Top AP Psychology Exam Free-Response Questions Tips

April 1, 2024
Top AP Psychology Free-Response Question Tips

Every year around the beginning of June, high school and college psychology ­teachers gather at a university for one purpose: to grade AP Psychology free-response question answers. These readers are assigned to one of the two essay questions and go through careful training to ensure they grade your writing fairly and consistently. Readers go through several reliability checks during the reading to make sure each free-response answer is read fairly. This is a unique grading experience for many of the readers, just as writing the AP Psychology free-response answer might be a unique writing experience for you. 

Writing an effective free-response answer on the AP Psychology test may require you to modify the way you usually answer a normal essay question. These essays are graded in a very specific way, and your writing should take this difference into account. Free-response graders strive to be very consistent and objective, so the tests are graded in a systematic way. The entire grading system is set up to ensure that every student’s response is given a fair reading. Understanding how the tests are graded should give you insight as to how to best use your writing time.

AP Psychology Free-Response Questions: Tips

Top AP Psychology Free-Response Question Style and Organization Tips

  1. Remember to think before you start writing Free-Response Question answers, and feel free to jot down a few notes. You should have timed some practice responses before the test in order to get an idea about how much time you need to answer the ­questions. Use two to three minutes to organize your thoughts about each response, but be careful not to spend so much time that you feel rushed later. 
  2. Do not write your Free-Response Question answer in outline form. While readers do not give points for the use of full sentences, proper paragraph form, and so on, they are not allowed to give any points for a response written as an outline. Write your response in sentences and paragraphs. Do not label parts of your response with letters; use paragraphs to show where you move from one point to the next.
  3. Make sure you cover all material in the Free-Response Question. If possible, try to answer the different parts of the question in order. Picture the likely rubric in your mind, and answer each part of the question in a clear, organized way. 
  4. Structure your Free-Response answer so that it clearly shows you answered all parts of the question. Each paragraph should begin with a topic sentence that indicates which part of the question you are answering.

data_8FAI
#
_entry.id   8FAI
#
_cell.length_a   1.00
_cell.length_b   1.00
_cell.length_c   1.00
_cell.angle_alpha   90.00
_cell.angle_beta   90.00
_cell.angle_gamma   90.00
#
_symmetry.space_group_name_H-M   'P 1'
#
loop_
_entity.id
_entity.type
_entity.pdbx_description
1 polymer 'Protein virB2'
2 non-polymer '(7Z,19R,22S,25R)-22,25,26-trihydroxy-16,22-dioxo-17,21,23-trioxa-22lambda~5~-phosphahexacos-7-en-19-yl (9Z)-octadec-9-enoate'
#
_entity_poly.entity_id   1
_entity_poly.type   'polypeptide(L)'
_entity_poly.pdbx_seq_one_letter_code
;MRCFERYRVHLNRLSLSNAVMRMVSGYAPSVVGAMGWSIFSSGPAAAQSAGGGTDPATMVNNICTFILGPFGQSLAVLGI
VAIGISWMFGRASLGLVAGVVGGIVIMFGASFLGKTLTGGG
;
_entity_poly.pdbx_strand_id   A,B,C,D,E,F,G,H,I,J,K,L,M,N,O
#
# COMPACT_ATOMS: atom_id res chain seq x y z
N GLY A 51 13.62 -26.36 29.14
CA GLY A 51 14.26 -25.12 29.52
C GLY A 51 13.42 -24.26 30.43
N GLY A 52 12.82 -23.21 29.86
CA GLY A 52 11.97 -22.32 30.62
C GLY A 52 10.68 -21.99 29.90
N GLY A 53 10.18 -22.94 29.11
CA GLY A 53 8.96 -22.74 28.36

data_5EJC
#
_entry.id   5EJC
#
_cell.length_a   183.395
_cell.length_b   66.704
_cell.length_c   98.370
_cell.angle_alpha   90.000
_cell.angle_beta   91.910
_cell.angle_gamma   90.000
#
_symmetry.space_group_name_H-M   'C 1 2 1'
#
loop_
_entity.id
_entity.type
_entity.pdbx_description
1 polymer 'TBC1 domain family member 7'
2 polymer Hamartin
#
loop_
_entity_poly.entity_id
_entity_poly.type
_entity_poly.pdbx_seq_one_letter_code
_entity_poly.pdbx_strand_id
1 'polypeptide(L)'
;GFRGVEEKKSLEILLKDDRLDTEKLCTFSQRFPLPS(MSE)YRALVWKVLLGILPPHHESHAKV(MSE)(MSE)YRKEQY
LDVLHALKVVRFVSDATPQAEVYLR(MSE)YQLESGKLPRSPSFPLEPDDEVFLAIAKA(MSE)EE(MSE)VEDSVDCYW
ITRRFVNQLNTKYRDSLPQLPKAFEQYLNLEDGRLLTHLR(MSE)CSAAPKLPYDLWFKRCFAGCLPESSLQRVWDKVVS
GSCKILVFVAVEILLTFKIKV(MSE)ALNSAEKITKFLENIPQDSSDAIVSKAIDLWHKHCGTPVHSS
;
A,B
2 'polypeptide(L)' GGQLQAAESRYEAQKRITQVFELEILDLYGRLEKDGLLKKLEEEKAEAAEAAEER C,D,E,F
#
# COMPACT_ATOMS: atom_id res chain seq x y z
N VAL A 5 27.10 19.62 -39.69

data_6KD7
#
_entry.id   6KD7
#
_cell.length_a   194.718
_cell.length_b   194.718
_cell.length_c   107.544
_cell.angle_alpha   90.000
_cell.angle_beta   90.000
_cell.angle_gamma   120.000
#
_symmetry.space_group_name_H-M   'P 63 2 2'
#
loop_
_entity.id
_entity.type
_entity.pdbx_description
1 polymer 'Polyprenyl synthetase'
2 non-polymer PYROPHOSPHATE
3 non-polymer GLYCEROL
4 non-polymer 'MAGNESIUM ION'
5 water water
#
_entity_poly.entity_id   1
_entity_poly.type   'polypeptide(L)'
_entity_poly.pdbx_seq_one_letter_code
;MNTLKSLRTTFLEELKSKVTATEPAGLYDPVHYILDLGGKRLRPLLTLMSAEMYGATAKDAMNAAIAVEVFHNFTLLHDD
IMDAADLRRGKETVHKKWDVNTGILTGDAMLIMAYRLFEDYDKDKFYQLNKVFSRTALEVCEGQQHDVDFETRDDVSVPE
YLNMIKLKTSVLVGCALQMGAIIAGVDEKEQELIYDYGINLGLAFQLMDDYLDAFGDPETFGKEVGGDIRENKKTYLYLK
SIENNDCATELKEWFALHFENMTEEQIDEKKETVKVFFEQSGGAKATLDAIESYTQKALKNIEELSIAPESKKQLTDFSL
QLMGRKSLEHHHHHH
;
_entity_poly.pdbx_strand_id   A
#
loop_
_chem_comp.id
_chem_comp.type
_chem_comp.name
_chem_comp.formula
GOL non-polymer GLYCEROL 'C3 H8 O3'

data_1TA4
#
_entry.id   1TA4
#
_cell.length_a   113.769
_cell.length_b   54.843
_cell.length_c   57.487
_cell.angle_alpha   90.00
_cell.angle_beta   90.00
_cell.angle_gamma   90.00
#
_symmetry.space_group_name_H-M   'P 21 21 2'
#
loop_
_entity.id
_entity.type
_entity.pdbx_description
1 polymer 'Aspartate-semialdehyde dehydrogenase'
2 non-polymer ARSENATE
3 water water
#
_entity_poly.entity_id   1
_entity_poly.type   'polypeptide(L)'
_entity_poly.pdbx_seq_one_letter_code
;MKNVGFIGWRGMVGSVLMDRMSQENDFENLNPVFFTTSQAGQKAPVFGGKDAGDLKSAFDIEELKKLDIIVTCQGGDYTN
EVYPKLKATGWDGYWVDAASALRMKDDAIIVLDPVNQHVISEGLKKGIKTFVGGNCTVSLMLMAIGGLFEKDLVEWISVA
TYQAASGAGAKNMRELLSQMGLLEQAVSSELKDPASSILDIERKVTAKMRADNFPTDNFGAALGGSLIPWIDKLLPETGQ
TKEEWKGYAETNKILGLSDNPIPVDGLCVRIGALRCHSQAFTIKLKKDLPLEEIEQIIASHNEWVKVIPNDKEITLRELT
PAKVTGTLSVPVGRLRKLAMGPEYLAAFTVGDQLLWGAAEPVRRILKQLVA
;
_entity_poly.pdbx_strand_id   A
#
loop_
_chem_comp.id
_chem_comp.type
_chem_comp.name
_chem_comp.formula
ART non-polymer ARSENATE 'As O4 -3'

5. Do not worry about an introduction and conclusion. Remember, you get points for accurate information, not the style or aesthetic considerations of your response. Do not waste time repeating the question; the reader knows it well enough by now! 
  6. Write as legibly as you can in the time you have. Readers become experts in reading difficult handwriting, but indecipherable handwriting certainly will not help you get a better score. If you have time at the end of the test, look back through your response and rewrite any particularly messy words. If you need to add text in the middle of your response, clearly indicate where the additional text should go. Some students find leaving a little space between paragraphs for this purpose effective. 
  7. Use all of your time. If you have extra time, use it to go back and make sure you said what you wanted to, add more examples for clarification, and rewrite any confusing sections.

Top AP Psychology Free-Response Question Content Tips

  1. Keep it simple. When asked to describe several methods of experimental control, for example, the graders will want the best and therefore most common ones. Do not waste time and energy explaining unnecessarily complicated techniques. For instance, write about random assignment, not group matching. 
  2. Use psychological terms. Readers are looking for your psychological ­knowledge, not what these terms mean in other contexts. In all cases, use the term, define it clearly, and give an example if possible. 
  3. If asked to define a psychology term, make sure not to use the word itself in your ­definition. For instance, the sentence “Modeling is when someone models another person’s behavior,” is unlikely to score a point, because the writer is not demonstrating any knowledge about the concept. 
  4. Make sure your context is clear. Sometimes whether you get the point or not is determined by whether you use an example in the right context. For instance, you might give a great example of retroactive interference. However, if you place it into a paragraph discussing state-dependent memory, you may not get the point if the reader is not sure you know which concept the example applies to. 
  5. If you feel clueless about part of a question, do not despair. Do your best—write something, if at all possible. You might hit on what the rubric asks for. If not, you will not be penalized for trying. Do not worry—missing one part of the question will not ruin your score. 
  6. When asked about a psychological term, define and give an example of the term in your response. Although most free-response questions ask for ­applications or examples rather than definitions of terms, defining and giving an example of the term gives you an additional opportunity to ­demonstrate your knowledge to the reader. It is possible that either your ­definition or the example you provide may fit the scoring rubric. But make sure you pay attention to the question: If it specifically asks for an example, make sure you provide a clear example in context because the scoring guide will focus on examples.